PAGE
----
Do only the top two piston rings, which are thicker and each sits in their own lands, affect the compression and sealing of the combustion chamber, or do the bottom three AKA "side rails" also affect it? I was under the impression that the latter only scrape the oil off the cylinder sleeve and do not play a role in compression.

1 Answer 1


In theory, the top two (or sometimes 3) rings are the compression rings, and the lower/bottom ring set is the “oil control” ring. It consists of a top and bottom ring with a “corrugated” separator in between them, allowing oil to collect there until flowing back into the crankcase. It’s job is to scrape excess oil from the cylinder walls and allowing it to drain through slots in the piston ring land (the groove where the rings fit into the piston), back into the crankcase. You can have perfect compression (good top rings) and have massive oil consumption (bad oil control rings), as well as have no oil consumption (good oil control rings) and have low compression (bad top rings). I’m sure there is some compression boost from good oil control rings, but I believe it is negligible. I hope this helps!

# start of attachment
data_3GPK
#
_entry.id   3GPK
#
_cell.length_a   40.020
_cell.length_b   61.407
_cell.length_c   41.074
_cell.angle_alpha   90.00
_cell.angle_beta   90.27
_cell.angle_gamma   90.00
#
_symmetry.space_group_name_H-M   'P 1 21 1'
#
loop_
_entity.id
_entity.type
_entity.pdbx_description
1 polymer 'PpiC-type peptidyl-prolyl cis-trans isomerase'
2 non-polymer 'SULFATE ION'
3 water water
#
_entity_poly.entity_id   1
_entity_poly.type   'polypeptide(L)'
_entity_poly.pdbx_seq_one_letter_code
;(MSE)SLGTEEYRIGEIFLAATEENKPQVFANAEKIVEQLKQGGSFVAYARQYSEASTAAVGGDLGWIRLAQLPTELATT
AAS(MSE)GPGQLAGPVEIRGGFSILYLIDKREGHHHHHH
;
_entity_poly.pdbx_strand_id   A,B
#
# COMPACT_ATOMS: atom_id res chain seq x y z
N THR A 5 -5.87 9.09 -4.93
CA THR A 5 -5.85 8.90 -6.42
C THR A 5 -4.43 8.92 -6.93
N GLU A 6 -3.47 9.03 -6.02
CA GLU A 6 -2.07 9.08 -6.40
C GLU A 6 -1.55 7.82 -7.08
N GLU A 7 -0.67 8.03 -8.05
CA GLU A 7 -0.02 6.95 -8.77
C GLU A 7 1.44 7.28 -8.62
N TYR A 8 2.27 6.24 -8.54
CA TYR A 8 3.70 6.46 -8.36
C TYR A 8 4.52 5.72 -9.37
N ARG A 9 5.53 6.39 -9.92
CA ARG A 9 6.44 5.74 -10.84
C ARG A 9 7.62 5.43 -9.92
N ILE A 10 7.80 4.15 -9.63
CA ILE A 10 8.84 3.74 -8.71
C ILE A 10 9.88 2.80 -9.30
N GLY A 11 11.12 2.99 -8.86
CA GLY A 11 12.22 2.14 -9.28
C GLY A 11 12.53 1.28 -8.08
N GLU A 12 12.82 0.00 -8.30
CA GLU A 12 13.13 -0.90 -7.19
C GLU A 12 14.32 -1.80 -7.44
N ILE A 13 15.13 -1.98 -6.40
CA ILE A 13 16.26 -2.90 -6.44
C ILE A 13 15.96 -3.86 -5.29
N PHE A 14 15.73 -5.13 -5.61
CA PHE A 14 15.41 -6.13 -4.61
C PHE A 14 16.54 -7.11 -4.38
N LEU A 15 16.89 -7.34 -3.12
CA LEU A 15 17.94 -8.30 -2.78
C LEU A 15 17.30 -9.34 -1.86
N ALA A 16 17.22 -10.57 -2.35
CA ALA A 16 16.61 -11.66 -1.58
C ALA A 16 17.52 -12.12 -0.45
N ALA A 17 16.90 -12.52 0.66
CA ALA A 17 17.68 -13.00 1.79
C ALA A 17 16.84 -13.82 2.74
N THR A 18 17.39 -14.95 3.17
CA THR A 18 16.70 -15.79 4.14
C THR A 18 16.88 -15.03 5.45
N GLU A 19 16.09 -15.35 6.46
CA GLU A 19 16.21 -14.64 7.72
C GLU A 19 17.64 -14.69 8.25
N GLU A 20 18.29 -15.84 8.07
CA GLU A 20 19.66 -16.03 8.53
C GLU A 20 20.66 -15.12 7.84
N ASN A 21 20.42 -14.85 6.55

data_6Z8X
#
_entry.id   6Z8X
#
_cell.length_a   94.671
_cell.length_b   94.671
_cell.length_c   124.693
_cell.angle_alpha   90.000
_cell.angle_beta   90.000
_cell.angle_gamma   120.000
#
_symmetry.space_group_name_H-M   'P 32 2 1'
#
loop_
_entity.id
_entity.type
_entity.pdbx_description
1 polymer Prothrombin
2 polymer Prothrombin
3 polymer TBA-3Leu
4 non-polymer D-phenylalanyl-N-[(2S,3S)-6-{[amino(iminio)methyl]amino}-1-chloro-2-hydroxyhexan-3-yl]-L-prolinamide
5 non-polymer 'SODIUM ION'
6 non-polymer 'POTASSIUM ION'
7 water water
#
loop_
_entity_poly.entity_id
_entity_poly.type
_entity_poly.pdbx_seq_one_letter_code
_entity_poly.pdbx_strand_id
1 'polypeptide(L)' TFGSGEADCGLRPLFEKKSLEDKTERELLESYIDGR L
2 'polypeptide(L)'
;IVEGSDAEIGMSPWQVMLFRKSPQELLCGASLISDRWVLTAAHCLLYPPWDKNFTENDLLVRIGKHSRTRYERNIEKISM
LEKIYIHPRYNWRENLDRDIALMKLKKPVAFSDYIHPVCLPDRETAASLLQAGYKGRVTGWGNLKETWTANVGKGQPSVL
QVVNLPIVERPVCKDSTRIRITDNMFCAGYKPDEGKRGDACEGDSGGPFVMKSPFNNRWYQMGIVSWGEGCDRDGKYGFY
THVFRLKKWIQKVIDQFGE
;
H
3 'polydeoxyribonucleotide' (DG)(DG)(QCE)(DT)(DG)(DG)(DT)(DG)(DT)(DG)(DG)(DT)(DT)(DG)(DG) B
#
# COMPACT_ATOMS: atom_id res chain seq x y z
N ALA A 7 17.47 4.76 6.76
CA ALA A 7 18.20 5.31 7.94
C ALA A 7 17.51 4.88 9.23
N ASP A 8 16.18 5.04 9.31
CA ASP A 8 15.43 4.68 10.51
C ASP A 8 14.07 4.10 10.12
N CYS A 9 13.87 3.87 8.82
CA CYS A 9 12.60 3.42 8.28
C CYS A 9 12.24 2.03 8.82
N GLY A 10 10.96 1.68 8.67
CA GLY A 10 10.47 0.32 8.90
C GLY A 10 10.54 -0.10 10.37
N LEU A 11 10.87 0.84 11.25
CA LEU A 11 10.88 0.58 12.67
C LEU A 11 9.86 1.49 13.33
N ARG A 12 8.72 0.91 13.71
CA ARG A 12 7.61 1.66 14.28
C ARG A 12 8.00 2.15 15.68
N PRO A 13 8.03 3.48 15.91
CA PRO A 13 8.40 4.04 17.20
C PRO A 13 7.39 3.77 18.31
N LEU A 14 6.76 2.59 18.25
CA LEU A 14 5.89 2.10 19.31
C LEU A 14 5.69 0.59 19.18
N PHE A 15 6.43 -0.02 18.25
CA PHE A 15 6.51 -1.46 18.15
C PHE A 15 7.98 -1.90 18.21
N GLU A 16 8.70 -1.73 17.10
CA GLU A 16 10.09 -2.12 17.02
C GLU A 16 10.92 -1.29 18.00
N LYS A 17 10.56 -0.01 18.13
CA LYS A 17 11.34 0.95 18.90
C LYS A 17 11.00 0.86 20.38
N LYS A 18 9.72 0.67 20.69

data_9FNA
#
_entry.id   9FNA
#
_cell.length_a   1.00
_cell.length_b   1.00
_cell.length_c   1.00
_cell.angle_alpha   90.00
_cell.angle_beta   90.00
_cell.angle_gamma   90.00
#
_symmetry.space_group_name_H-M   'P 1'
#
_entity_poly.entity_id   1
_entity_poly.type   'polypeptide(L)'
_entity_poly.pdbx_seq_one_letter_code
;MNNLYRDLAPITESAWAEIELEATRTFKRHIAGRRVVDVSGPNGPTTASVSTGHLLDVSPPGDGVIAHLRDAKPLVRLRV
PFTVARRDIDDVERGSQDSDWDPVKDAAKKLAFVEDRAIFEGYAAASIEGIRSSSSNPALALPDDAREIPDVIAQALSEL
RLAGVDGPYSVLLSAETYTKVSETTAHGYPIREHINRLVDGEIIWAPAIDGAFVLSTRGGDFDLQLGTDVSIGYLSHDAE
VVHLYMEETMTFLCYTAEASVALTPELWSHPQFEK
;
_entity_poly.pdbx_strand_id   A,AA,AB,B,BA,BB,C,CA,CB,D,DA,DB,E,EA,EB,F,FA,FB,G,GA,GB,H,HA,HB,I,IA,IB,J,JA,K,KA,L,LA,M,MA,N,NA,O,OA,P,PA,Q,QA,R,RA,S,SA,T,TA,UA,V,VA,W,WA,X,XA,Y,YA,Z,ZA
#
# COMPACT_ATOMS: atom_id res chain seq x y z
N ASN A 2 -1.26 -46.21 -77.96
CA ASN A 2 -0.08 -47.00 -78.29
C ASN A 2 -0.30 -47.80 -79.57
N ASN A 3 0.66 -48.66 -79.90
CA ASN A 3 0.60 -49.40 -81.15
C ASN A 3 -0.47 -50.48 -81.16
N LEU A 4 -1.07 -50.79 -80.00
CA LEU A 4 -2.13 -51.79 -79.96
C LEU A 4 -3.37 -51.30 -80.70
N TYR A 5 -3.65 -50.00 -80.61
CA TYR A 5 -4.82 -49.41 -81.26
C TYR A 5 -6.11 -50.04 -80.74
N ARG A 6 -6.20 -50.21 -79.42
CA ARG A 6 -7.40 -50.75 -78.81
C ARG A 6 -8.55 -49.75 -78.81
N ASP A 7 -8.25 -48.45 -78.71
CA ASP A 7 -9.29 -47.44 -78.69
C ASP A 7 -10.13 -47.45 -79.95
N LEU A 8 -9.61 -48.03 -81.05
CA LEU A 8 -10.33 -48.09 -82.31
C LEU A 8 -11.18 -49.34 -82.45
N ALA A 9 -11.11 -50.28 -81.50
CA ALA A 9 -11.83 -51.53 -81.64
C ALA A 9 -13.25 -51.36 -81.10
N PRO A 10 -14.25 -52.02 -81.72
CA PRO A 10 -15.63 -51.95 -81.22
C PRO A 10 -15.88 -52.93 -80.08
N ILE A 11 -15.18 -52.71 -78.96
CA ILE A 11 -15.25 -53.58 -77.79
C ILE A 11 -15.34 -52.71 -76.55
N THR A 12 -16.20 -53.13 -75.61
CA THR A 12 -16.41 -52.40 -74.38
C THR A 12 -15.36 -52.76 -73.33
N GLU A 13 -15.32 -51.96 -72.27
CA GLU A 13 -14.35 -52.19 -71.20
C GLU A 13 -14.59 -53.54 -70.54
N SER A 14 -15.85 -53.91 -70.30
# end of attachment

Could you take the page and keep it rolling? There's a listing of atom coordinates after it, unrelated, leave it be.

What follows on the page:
• In actuality, the top and 2nd rings also help control oil, but at a much less extent then do the oil control rings. I realized this recently when rebuilding an engine and reading the specs on the set of rings I bought for the job. It actually kind of surprised me. Sep 21, 2022 at 18:18
  • Agreed Paulster@. The compression ring's job is also to scrape the oil from the bore walls on the downstroke. Thanks for keeping me straight and accurate!
    – X-tech2
    Sep 26, 2022 at 16:50

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